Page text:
Decide what you want your container to do and ask for a warranty that guarantees it. However, be cautious: Products may work well in one geographic location but not in yours. In addition to calling customers from the manufacturer's list, consult your colleagues who have used that container in circumstances similar to yours.

Remember that savings will be lost if operators have to dismount from the truck to manually handle materials that aren't in automated containers. Also, filled containers are too heavy for manual collection; consider this fact when planning for backup equipment. The price of containers starts at approximately $35 each. While automated and dual-purpose containers may cost about the same, the latter can be used for combined manual and semi-automated collections.

Other factors to consider when switching to a containerization system include:

* Handling uncontainerized materials such as green waste, lumber, tree limbs, large boxes and furniture.

* Standardizing set-out point characteristics. Containers that are out of the arm's reach will jeopardize the whole system.

* Large containers. Containers that are 60 gallons or more cannot be collected manually.

A Smooth Transition If you have recently purchased a fleet of manual collection vehicles, semi-automated flippers will allow you to use a cart system with the same trucks. These carts also can be used during the gradual transition to fully-automated vehicles or as re-placements.

Let the economic factors of your operation determine how you will implement automation (gradually or all at once). If your operation has a young fleet of manual trucks, gradual containerization may be the an-swer for you. This method won't disrupt the public's routine and gives you time to gage residents' reactions. In addition, you won't have to purchase the equipment all at once and you can still enjoy benefits such as fewer injuries and lower insurance rates.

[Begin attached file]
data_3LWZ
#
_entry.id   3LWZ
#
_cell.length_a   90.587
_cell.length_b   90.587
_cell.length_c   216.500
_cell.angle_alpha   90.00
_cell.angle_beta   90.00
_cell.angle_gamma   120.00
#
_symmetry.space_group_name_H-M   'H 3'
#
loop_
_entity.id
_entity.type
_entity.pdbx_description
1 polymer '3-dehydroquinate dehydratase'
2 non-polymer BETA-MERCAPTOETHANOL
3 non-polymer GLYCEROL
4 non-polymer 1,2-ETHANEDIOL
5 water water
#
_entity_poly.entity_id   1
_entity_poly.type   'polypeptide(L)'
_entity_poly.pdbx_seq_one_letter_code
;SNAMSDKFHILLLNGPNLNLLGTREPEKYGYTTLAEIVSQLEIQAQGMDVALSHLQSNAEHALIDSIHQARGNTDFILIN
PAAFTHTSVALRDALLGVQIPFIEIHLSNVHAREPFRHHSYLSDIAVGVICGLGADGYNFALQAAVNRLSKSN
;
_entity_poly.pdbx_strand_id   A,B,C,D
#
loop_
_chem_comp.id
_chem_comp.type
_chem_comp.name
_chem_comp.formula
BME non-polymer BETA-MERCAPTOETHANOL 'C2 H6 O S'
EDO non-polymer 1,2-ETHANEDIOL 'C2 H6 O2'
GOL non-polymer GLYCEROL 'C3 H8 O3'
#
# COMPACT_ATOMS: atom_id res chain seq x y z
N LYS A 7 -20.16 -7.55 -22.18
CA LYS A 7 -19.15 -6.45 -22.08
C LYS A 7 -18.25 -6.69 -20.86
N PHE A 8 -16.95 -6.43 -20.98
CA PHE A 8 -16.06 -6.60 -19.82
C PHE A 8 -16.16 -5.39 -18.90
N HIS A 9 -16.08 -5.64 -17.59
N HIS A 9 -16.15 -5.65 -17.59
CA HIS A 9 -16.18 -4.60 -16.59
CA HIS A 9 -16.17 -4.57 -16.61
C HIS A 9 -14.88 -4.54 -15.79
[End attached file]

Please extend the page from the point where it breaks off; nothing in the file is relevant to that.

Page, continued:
If a vehicle is no longer usable, the lifting devices can be transferred to other trucks. Containers, the biggest expense, can be purchased over a period of time. If circumstances change during the transition, you can adapt by speeding up the process, slowing it down or simply changing the entire direction of the project.

Automate now if your current fleet is older and you are already considering buying more trucks. Immedi-ate costs, including containers, vehicles, a public relations/educational campaign and a billing system can be daunting. However, personnel and insurance/injury savings will accrue sooner than with a gradual transition.

The switch to automation will not effect processing unless you are co-collecting refuse and recyclables in divided containers and bodies. On the other hand, standardized containers will make volume-based bil-ling systems easier to operate.

Collection Vehicles Size is an important factor to consider when purchasing trucks. A large vehicle, that will dump less, is recommended for vehicles that must travel long distance for disposal. Ty-pically, the bodies of these trucks are permanently mounted to the chassis thus, making the packing mechanism an integral component. The load is ejected by elevating the body or by using a ram, which pushes the contents from the body.

However, routes with narrow streets require smaller trucks with detachable bodies. With this configuration, the truck's chassis has a permanently mounted packing mechanism and a detachable body, which is sealed, detached and placed onto a larger tractor trailer for transportation to the disposal site. To keep the truck operational, an empty body is inserted onto the collection vehicle.

Both configurations can be used for manual and automated systems. Vehicles bodies are available in compacting or non-compacting models and range in size from 6- to 44-yard capacity, or more.

To help defray costs, consider re-furbishing older trucks by matching new automated bodies with older chassis.

Rear, side and front loaders can accommodate lifting devices and loading hoppers, including flippers mounted on bins permanently fixed to front end loader forks. (When full, the bins are dumped into the body.)

Arms (for fully-automated systems) are available from four to 13 feet and grab and dump containers of various sizes; the arms can be mounted in any direction on a refuse truck.